Favorite Bengals memory: “I was a rookie. We played the Cleveland Browns. It was a close game, and I dropped a pass. After the game I was walking out of the locker room and Paul Brown's car was coming at me, like it was going to run into me. He slowly rolled down the window and said: "People don't make it long in the league dropping passes.' About six weeks later we played Miami, same situation, but I caught the pass, and we ended up winning the game. The same car approached when I was coming out. He rolled down the window and said, "Thanks.' ”

        Question asked most often by Bengals fans: “What's wrong with the Bengals? And I tell them the same thing I've been telling them for a long time: I have no idea.”

        People would be surprised to know that: “I'm not a huge sports fan. I don't watch football on TV. My neighbors are avid Bengals fans and when the Bengals lose, they knock on my door. I'm out raking leaves and didn't know they lost. They want to talk. I'm going, "Tell me what happened.' I feel like their analyst.”

        Brian Blados, 40, of West Chester, is married with children ages 6 and 11. He was a Bengals offensive lineman from 1984-91.

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Brian Blados sells food to restaurants for U.S. Foodservice.
(Gary Landers photo)
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        Post-Bengals career: Ran a landscaping business.

        Currently: Sells food to restaurants and nursing facilities for U.S. Foodservice.

        Funniest Bengals moment: (He has a hard time choosing from several.) “At training camp, Jerry Boyarsky, a nose guard, stuck his head in an ice bucket. We timed it for a minute.”

        Miss most about playing days: “The guys. Everybody wanted everybody to succeed. In the real world, everybody's trying to be No. 1, which I can appreciate. But we wanted the team to be No. 1.”

        Bengals memorabilia in my home: “I have tigers all over the place. They're in every room.”

        Post-Bengals highlight: “The opportunity to be with family and have my family in town, and to have my health.”

        Favorite current Bengals: “Being from North Carolina, I really like Brian Simmons. And I like Rich Braham, because he wears my number (74).”

        Louis Breeden, 48, of Loveland, is single. (“Put that in bold letters.”) He has two children, 25 and 23, and a 4-year-old grandson. He was a cornerback for the Bengals from 1977-87.

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Louis Breeden markets custom logo apparel in Blue Ash.
(Glenn Hartong photo)
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        Post-Bengals career: TV and radio work for Channel 9 sports, Bengals radio broadcasts, Enquirer Sports Prep Show; University of Louisville broadcasts.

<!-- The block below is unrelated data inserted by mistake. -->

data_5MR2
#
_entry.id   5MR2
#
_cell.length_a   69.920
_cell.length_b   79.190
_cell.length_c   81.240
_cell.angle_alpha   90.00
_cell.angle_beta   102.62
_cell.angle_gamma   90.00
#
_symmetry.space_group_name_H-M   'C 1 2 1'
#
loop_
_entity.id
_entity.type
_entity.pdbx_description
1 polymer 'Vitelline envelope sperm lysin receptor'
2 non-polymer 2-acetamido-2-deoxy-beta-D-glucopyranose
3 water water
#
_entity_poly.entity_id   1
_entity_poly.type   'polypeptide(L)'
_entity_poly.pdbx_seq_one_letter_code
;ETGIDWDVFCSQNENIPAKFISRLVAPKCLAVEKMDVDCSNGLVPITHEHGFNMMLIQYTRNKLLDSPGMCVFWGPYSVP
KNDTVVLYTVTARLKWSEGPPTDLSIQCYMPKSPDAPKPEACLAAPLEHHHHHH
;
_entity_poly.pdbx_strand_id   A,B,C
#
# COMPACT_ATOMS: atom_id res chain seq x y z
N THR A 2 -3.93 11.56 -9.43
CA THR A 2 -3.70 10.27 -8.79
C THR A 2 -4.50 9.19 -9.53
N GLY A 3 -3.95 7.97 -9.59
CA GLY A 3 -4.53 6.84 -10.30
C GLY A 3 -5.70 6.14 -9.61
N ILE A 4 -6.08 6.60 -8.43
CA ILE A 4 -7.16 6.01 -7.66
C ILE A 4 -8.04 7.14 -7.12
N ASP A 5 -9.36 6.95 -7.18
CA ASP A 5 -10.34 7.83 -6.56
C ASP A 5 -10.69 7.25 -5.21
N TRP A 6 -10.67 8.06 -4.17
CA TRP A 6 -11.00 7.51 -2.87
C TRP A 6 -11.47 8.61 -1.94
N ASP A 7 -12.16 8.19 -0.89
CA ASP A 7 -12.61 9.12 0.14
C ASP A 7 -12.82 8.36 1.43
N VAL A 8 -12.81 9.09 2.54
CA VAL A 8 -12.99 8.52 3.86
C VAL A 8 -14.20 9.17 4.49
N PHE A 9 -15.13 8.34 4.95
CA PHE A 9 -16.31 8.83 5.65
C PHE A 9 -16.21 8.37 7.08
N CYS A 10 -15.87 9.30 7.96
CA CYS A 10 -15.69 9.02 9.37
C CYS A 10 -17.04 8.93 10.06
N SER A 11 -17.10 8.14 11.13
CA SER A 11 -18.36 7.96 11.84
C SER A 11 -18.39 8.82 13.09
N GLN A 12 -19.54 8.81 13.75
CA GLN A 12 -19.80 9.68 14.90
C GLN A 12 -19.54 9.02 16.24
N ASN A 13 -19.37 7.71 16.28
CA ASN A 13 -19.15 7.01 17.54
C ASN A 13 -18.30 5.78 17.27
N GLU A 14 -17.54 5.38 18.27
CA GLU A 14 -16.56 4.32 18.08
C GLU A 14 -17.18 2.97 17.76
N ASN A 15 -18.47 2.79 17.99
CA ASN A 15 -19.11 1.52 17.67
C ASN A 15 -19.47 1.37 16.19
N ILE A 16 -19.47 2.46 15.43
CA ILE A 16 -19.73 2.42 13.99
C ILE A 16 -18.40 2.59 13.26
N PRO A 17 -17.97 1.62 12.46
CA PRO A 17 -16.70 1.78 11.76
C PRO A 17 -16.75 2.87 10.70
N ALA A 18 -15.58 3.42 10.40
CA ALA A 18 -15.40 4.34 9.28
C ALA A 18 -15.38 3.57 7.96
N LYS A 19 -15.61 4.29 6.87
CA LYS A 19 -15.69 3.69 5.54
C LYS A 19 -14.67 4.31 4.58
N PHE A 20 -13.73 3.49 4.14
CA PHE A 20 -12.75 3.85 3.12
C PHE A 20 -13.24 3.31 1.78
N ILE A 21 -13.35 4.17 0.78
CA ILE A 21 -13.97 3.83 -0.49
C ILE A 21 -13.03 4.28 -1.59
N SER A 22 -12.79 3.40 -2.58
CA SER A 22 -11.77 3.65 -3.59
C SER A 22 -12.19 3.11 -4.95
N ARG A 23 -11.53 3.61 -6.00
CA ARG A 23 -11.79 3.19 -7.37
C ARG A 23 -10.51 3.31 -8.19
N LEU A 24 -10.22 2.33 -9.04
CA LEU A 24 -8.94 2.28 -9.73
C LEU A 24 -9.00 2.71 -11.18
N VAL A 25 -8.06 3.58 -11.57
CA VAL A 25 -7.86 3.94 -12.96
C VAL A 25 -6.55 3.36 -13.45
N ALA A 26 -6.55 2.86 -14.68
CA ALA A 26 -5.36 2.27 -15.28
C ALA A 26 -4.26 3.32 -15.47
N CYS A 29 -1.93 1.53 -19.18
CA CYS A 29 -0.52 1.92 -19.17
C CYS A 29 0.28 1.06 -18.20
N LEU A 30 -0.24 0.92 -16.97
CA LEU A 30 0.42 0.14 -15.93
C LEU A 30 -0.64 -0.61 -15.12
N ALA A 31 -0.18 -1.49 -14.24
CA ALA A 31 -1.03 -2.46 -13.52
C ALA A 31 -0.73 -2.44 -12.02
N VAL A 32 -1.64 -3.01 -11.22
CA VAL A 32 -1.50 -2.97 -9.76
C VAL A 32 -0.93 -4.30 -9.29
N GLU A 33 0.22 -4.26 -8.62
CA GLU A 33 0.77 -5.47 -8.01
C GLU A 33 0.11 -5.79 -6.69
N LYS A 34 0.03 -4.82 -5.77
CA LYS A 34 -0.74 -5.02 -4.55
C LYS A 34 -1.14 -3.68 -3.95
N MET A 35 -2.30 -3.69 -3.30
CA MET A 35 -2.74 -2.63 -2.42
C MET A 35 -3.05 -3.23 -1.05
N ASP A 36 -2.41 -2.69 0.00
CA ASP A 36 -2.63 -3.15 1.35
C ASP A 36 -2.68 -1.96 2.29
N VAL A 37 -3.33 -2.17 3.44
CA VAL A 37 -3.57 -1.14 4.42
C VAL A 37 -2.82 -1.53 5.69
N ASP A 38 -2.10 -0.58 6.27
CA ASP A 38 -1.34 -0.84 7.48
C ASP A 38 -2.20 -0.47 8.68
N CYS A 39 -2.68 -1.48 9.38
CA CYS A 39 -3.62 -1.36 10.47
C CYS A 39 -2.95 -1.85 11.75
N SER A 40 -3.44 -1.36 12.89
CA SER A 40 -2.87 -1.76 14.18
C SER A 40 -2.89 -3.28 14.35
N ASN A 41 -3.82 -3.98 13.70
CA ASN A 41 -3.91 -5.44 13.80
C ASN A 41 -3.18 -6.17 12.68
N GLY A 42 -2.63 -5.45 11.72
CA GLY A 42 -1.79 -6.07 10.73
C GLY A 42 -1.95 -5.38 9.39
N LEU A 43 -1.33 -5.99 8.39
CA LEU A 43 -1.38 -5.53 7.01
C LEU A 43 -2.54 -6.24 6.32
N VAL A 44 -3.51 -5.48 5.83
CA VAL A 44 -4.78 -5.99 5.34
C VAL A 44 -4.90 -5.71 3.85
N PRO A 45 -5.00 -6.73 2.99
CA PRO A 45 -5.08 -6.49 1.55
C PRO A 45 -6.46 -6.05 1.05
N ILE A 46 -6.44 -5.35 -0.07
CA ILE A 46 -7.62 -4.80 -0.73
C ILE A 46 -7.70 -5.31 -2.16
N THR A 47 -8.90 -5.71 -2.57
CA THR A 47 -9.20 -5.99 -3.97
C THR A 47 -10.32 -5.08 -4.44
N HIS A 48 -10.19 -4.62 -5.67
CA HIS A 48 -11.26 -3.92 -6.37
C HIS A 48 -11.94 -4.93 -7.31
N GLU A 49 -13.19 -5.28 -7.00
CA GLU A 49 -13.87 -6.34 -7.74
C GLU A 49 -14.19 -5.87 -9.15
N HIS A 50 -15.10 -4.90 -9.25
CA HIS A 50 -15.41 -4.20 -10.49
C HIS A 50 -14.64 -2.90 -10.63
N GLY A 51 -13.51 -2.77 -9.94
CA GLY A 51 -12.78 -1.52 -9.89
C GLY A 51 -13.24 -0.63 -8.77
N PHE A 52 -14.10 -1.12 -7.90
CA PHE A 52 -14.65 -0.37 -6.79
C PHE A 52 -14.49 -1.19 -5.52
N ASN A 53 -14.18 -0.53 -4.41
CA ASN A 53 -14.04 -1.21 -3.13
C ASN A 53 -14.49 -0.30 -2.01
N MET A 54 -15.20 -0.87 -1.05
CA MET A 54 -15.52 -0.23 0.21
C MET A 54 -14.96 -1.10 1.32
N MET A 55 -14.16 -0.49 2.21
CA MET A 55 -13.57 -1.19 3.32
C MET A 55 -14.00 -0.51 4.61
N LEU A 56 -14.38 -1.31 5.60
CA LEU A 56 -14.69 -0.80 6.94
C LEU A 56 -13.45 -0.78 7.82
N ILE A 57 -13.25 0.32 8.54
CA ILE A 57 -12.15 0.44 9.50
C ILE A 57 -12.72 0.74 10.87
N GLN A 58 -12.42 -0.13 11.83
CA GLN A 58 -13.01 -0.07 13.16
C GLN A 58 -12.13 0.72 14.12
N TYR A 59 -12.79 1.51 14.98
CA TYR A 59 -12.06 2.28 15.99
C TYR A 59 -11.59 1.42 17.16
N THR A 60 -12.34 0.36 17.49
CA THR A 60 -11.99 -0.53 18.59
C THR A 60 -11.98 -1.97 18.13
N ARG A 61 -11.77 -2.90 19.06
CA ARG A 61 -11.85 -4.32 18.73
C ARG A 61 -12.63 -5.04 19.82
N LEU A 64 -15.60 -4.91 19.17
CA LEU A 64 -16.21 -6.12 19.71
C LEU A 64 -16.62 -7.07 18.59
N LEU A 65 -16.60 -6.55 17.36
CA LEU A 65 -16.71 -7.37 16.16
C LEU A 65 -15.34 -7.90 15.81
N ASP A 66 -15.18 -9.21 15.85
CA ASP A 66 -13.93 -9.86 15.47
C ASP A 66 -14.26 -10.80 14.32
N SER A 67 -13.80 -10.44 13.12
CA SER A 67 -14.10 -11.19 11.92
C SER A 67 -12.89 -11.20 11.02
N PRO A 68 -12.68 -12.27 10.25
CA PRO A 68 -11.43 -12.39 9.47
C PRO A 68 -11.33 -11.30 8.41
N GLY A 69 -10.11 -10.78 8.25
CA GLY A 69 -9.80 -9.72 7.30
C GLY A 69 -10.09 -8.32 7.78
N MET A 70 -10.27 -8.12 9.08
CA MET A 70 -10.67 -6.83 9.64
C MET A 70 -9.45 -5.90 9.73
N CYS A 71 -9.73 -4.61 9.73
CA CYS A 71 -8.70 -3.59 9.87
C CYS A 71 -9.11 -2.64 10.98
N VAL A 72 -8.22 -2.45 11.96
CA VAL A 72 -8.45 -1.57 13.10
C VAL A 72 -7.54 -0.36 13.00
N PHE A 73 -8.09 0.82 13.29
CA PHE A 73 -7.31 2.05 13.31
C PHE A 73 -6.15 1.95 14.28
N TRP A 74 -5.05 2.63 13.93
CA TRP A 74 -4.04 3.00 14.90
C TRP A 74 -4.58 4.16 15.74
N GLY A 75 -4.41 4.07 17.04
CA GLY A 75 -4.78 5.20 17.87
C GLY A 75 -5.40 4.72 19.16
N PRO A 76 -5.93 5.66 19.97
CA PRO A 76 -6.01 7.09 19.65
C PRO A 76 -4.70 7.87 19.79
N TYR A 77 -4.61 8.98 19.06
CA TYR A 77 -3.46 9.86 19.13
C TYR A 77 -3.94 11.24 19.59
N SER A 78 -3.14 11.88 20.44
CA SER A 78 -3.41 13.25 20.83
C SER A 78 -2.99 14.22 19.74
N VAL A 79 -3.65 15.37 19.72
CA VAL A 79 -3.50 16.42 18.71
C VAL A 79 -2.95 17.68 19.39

Currently: Owns Louis Breeden Promotions, an advertising specialty company.

        Miss most about playing days: “Monday. Monday was payday. No matter how well I played or otherwise stunk up the place, the redeeming thing was I got paid on Monday.”

        Miss least: “Monday, the day you felt the most pain from a ballgame.”

        Bengals memorabilia in my home: “I don't have a lot. A jacket we used to wear at practice, and a pair of sweatpants. And I had an artist take a picture of my locker. From that, I have a drawing she did.”

        Advice to current squad: “You can't worry too much about what everybody else is doing, but you can control how you approach the game. It's the mental preparation, I think, that's causing them a lot of problems.”

        Neal Craig, 54, of Hyde Park, was a Bengals strong safety from 1971-73.

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Neal Craig in his home in Forest Park.
(Michael E. Keating photo)
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        Post-Bengals career: Sales and marketing jobs at Heidelberg Distributing Co. and ConAgra.

        Currently: District business manager, Letica Corp., a plastic container manufacturer.

        Favorite Bengals memory: “In the 1973 playoffs, I intercepted a Bob Griese pass and ran 60 yards for a touchdown. Loved it.”

        Post-Bengals highlight: “Watching my son (Cornell Craig) become an All-America at Southern Illinois University as a wide receiver in 2000.”

        Bengals memorabilia in my home: “Absolutely nothing. Once that's over with, it's over. Let me take that back. I do have one action photo given to me years ago. And a Bengals football card.”

        Favorite current Bengal: “Corey Dillon. He should have been a defensive back. He probably could have made it with the old Bengals (laughs).”

        Advice to the current squad: “Remember tenacity.”

        Job suggestions for current Bengals:
        When they're no longer Bengals, what will they do? The Tempo Subcommittee on Jettisoning Our Bengal Slackers (JOBS) suggests these possibilities:

        Quarterback Jon Kitna: Pastry chef. Turnovers are his specialty.

        Defensive end Reinard Wilson: Grocery bagger. Finally able to get some sacks.

        The offensive and defensive lines: Cincinnati City Council members. Just like on game days, they can throw their weight around without accomplishing much.

        Quarterback Akili Smith: CIA agent. Let him run the quarterback sneak.

        Coach Dick LeBeau: Tire repairman. He's no stranger to blowouts.

                E-mail jjohnston@enquirer.com